Public access to a popular sand beach in Harpswell will no longer be permitted if a decision by Maine’s highest court stands.

The Maine Supreme Judicial Court on Tuesday unanimously vacated a lower court judgment concerning a long-running dispute over access to Cedar Beach on Bailey Island. It remanded the case to Superior Court, which had previously ruled that the public had established the right to use a private road to access the beach. The supreme court ruling was published on the court’s website.

An attorney for Bailey Island residents and the nonprofit Cedar Beach/Cedar Island Supporters Inc., representing more than 300 people seeking access to the beach, said the plaintiffs now have 15 calendar days to ask the court to reconsider.

Attorney David W. Bertoni said he would have to demonstrate that the justices made errors in their ruling for such an appeal to succeed. He declined to elaborate on what those mistakes might be.

“Obviously, this will be an uphill battle, but we are not prepared to give up yet,” Bertoni said.

In September 2014, Bertoni’s clients celebrated when a Superior Court judge ruled that the public had access rights to Cedar Beach Road, a private road leading to the beach.

Superior Court Justice Nancy Mills, following a three-day bench trial, wrote a 73-page decision granting the public a prescriptive easement to Cedar Beach Road – which provides the only land access to the beach. Prescriptive easements recognize that the public has effectively earned the right to use private property after having uninterrupted access for a long period of time.

The Superior Court decision was appealed by the owner of Cedar Beach Road – a real estate corporation called Gables Real Estate LLC, according to court documents. Betsy Atkins, who owns a home near the beach but lives in Florida most of the year, was identified in the 2014 court decision as the owner of Gables Real Estate LLC.

The sides argued their case before the Maine Supreme Judicial Court in November and the court issued its ruling Tuesday morning.

“Our client is pleased that the Supreme Court has upheld private property rights and unanimously ruled that Cedar Beach Road remains a private road,” Christian Chandler, a Portland-based attorney for Gables Real Estate, said in a statement. “The Court found that the previous owners of the road had taken adequate steps to keep the road private and that the public does not have a right to access the shore from Cedar Beach Road.”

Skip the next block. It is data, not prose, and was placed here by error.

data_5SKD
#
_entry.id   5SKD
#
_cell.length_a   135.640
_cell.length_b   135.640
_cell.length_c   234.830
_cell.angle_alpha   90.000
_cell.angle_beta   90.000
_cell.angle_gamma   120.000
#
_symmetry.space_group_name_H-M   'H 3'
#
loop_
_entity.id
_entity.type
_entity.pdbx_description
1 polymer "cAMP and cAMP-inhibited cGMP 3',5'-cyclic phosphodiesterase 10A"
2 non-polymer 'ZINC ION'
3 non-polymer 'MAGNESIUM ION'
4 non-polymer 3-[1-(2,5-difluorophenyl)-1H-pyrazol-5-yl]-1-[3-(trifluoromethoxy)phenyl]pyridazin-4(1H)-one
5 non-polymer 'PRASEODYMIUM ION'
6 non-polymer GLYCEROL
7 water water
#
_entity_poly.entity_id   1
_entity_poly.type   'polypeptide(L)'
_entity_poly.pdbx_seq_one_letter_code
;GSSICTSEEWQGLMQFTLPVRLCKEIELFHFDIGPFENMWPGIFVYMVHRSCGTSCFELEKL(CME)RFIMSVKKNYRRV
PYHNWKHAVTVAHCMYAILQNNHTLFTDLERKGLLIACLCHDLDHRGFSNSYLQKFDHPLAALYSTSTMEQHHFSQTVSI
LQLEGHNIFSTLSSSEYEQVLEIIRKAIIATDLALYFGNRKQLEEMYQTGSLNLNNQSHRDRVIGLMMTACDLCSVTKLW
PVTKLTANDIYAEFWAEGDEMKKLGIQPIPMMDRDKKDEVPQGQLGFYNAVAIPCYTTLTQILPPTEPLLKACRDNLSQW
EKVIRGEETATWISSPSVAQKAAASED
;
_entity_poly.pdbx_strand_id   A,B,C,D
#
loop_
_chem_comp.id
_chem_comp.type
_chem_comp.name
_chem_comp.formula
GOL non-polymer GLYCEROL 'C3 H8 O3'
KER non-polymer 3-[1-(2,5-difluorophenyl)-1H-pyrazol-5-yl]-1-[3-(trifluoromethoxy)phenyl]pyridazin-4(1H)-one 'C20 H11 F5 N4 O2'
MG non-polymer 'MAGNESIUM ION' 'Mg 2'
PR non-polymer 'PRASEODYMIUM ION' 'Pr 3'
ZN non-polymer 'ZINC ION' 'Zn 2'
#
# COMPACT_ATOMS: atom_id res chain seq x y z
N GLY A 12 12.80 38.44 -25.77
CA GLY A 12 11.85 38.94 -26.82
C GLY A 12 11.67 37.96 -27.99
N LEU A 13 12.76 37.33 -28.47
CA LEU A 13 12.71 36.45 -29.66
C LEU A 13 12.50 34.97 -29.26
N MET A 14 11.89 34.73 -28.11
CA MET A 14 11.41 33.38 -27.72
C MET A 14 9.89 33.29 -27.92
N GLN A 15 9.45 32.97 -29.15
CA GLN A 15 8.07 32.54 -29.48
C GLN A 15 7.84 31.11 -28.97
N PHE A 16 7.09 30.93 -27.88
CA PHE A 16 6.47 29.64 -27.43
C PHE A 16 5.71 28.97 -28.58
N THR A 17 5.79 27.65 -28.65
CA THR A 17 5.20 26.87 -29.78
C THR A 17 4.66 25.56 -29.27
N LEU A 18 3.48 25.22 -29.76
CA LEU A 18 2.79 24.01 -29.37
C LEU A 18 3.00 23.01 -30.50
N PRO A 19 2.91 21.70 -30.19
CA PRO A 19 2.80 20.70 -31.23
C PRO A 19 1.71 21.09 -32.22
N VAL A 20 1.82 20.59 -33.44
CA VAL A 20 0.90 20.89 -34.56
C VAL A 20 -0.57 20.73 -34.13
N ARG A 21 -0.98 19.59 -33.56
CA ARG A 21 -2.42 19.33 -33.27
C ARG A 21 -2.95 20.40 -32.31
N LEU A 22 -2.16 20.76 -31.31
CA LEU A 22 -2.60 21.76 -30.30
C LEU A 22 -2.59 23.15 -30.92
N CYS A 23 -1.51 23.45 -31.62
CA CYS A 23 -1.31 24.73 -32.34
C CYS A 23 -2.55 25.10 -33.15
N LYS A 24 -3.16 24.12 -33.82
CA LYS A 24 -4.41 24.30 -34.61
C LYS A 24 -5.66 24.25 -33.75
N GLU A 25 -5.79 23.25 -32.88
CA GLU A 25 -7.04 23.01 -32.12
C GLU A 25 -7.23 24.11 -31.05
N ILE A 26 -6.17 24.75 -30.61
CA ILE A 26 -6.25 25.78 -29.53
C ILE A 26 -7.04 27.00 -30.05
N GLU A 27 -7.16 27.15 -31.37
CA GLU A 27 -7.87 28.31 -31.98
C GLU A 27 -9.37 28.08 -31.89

“We are optimistic now that all parties have been given a fair opportunity to be heard in Court, that the public will respect the Court’s decision and the private property rights of the owners of Cedar Beach Road,” the statement said.

Cedar Beach had been used by the public for decades until 2011, when the access road was barricaded by former owners Charles and Sally Abrahamson. After multiple attempts at negotiating public access failed, residents and the nonprofit filed the lawsuit.

Atkins has since purchased the Abrahamson property and road, and has also denied the public access. The public is allowed to use the beach, but the only way to reach it now is by boat.

The public’s reaction Tuesday on a Facebook page called “Save Cedar Beach Maine” was strong.

“No words. Just sadness and I don’t even live on the island. I can’t believe this person has a heart or soul to take away something that belongs to the island and its people,” wrote Donna Brown, who has vacationed on Bailey Island for seven years.

“Disappointing isn’t the right word. Makes me sick to think this woman can move to Bailey Island and just take over our beach! I really feel like it is home,” wrote Wendy Johnson Lefavor.

“Sad news for sure. Grew up going to that beach all summer,” Sue Stevenson said.

And Liza Watts added: “Heartbreaking. My three-year-old son will not be able to create any memories of a beach used by his great-great-grandparents, great grandmother, grandmother, aunts, uncles, cousins and his mom. Shame.”

Bertoni said he remains hopeful that the court will reconsider its decision or that Atkins might be willing to negotiate an agreement that would allow access. He described his clients as ordinary people who for generations have been able to use the road to get to Cedar Beach.

But Bertoni said the coast of Maine has “become a magnet for the wealthy,” and acquisition of oceanfront land has eroded the access rights of working families.

“I grew up in a poor family in Connecticut and the only thing we had that gave us great joy was being able to go to the beach,” Bertoni said.